Cinderella’s wisdom

One of my favorite television specials growing up was the musical “Cinderella.” The version I remember fondly was first broadcast in 1965 starring Stuart Damon as Prince Charming and Leslie Ann Warren as Cinderella. It did so well in the ratings that it was re-aired eight additional times through 1974.

Given all the bizarre headlines concerning people who just make things up as they go along, including what they claim is their very identity, one song from the Cinderella musical seems to be on continuous loop in my head. It’s a lovely number entitled “In My Own Little Corner” and is sung before Cinderella first encounters her prince. She breaks away from her nasty stepmother and high maintenance stepsisters and sneaks into her small, simple room. There she finds some peace and quiet, and tries to imagine a much better life for herself. She tells herself over and over again, “I can be whatever I want to be”:

“In my own little corner, in my own little chair, I can be whatever I want to be.

“On the wings of my fancy, I can fly anywhere, and the world will open its arms to me.”

Cinderella pretends to be a Norwegian princess, an heiress and a mermaid.

In today’s upside-down world, she really could be whatever she wanted to be — just by saying so. After all, if someone says they are this, that or the other thing, they live and act as if they actually are. And have you noticed that none of the people we hear about stay in their own little corner? Earlier this summer, there was the story of Rachel Dolezal in Washington state: a former president of an NAACP chapter who passed herself off as African-American for years. When an interview with her biological parents (who are both white) revealed that yes, Rachel is a white woman of European not African descent, Dolezal insisted her real ethnic heritage didn’t matter because she “identified as black.” Dolezal did get some pushback at first, but not as much as you would think. Eventually, some civil rights leaders merely shrugged their shoulders and moved on.

Of course, this is also the case with the attempts to redefine marriage. About half the country, according to recent surveys, supports marriage being anything they want it to be. There go those lyrics again. They have no problem with the Supreme Court ruling. Instead of looking at the reality of marriage between a man and a woman being the bedrock of society for millennia, they accept a false version. And we’re supposed to step through the looking glass with a big thumb’s up, ignoring the frightening reality and the attack on the family that is unfolding right before our eyes.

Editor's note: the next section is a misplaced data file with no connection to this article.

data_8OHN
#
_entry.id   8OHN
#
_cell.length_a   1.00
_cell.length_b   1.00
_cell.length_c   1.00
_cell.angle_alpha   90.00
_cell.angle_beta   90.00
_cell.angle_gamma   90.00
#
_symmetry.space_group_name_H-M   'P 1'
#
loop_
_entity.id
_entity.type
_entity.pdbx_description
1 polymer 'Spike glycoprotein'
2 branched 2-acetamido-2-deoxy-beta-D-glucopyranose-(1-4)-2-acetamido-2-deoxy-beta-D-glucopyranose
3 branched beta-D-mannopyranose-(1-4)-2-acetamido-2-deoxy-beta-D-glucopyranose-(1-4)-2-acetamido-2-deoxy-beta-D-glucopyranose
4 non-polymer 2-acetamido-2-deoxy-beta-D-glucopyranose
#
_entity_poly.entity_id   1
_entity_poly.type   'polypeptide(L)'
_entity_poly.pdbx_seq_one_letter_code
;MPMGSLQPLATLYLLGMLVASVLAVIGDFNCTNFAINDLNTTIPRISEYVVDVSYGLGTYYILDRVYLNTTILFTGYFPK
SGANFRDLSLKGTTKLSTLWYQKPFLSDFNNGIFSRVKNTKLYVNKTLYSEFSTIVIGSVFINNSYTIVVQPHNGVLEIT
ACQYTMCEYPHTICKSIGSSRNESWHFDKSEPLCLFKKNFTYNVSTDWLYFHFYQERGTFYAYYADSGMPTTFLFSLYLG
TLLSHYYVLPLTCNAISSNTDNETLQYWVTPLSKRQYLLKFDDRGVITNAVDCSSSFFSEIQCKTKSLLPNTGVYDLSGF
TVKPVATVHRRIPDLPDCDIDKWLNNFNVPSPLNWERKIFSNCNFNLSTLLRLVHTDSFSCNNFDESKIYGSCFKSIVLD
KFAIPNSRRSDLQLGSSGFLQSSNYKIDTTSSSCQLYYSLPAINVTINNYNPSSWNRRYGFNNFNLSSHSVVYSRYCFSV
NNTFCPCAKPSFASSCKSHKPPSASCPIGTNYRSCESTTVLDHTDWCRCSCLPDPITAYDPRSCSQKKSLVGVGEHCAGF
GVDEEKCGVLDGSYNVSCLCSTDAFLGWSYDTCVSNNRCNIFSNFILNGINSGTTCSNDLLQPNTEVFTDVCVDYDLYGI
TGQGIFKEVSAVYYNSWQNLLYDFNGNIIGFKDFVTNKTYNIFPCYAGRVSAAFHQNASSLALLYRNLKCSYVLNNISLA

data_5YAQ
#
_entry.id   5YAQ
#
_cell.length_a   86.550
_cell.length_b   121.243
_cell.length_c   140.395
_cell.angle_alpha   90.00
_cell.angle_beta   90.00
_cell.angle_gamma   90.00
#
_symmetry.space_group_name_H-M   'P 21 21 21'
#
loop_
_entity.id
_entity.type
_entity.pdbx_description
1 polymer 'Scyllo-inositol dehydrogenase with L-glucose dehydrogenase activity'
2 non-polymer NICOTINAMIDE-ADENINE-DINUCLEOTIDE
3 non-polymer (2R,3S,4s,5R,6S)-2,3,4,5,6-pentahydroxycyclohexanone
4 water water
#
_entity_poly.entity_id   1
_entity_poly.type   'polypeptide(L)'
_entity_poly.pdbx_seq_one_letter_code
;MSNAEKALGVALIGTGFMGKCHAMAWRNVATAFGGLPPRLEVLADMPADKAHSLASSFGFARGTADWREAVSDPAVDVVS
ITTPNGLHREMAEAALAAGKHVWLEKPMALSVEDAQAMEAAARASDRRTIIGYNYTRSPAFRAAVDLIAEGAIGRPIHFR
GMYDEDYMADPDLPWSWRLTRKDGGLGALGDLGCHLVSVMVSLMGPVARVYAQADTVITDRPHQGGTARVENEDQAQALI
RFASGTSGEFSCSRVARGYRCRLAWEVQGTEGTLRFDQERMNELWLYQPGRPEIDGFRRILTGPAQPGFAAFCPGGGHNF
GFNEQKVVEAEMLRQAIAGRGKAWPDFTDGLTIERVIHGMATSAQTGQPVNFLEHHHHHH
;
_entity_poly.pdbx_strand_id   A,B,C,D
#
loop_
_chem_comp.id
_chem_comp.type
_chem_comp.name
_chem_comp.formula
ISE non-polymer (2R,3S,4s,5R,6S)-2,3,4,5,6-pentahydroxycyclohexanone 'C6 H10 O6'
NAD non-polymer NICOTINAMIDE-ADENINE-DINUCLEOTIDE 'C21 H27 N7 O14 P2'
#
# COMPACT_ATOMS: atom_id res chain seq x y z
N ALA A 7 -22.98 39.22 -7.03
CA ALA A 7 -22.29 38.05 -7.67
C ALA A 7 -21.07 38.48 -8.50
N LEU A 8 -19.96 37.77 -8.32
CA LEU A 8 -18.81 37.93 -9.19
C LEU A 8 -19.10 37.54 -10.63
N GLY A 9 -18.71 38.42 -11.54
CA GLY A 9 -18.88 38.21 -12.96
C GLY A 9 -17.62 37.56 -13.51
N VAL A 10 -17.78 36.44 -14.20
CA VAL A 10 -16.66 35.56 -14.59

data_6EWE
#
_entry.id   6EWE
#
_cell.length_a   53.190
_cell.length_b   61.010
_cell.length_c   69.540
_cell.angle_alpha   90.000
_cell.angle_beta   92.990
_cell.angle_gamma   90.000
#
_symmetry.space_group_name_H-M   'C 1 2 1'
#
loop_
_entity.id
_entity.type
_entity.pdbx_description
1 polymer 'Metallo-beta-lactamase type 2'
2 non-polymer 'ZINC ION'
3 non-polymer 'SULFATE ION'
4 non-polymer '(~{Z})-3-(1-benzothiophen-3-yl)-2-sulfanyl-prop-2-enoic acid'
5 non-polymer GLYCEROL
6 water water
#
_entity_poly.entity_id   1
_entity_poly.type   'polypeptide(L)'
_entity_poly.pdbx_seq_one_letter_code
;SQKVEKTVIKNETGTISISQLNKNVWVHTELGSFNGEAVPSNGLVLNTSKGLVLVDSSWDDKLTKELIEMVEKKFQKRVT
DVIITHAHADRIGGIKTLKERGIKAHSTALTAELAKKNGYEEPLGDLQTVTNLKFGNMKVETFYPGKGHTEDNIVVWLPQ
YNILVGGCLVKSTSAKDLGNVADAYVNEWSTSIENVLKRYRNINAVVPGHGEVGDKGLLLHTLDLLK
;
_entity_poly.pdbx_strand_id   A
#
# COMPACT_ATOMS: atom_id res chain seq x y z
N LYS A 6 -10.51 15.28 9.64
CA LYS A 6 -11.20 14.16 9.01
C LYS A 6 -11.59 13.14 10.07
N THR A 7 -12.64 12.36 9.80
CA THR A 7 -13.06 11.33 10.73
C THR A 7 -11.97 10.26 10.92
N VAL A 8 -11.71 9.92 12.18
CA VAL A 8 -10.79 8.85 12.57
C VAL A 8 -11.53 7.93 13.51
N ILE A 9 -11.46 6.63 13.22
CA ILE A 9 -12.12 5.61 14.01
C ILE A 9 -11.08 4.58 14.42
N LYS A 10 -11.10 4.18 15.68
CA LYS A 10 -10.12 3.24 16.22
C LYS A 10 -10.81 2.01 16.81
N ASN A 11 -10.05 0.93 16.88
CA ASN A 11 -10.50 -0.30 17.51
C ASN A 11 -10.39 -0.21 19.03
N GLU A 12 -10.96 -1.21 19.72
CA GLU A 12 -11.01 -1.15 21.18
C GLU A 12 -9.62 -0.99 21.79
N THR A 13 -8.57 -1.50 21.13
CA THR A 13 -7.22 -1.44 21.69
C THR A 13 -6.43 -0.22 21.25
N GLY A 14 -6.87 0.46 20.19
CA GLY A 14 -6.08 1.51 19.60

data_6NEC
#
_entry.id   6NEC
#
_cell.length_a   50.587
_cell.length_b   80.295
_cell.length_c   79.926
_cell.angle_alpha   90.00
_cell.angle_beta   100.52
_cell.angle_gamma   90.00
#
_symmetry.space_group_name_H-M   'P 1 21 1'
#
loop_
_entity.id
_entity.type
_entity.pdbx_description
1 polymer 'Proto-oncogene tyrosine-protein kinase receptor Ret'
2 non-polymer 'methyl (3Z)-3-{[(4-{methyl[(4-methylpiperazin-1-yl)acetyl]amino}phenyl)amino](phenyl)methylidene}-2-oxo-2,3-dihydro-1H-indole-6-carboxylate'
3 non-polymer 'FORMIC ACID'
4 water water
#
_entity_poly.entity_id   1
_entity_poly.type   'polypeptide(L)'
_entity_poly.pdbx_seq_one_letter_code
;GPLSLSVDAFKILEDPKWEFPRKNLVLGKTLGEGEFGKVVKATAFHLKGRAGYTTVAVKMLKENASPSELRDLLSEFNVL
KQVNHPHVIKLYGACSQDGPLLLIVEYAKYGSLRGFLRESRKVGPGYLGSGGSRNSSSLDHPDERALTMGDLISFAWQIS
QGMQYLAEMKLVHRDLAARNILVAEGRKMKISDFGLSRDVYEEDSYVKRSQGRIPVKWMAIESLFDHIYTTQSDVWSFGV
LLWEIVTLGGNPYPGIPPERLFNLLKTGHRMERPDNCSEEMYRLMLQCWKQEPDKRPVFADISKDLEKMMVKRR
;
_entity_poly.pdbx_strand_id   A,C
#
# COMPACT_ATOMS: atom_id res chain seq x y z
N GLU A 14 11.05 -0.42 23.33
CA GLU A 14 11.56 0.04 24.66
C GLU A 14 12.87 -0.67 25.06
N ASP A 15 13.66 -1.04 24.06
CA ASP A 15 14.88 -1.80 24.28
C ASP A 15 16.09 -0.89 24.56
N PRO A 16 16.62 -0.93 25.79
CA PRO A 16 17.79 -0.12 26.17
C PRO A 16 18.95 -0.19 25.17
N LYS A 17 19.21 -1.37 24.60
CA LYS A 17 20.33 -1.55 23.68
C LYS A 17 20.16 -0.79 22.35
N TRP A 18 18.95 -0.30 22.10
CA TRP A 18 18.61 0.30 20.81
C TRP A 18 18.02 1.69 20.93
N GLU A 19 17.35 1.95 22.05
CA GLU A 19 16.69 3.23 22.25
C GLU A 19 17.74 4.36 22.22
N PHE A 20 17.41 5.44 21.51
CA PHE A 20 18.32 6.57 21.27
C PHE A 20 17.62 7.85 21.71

It seems Cinderella has more common sense than a lot of folks these days. At least she realizes that one has to get back to reality, in her case the unpleasant reality of a servant girl.

We know the rest of the story. Her situation does change for the better, but not because she dreamed it into existence. The morals of the fairy tale include good working through evil, determination and not giving up in spite of tough circumstances. However, thanks to Hollywood, social media and an anything-goes culture, the rest of us are supposed to buy into the make-believe-as-reality scenario.

Well, I’m going to do my part “to be whatever I want to be.” I’ve always dreamed of being a Rockette. But I’m puzzled by the fact that there are no fancy tap shoes or dance costumes in my closet, and, despite my new Rockette status, I’m still stuck in suburban Detroit with no promise of being front and center at Radio City Music Hall any time soon. Where’s a good fairy godmother when you need one?

Teresa Tomeo is the host of “Catholic Connection,” produced by Ave Maria Radio and heard daily on EWTN Global Catholic Radio and Sirius Channel 130.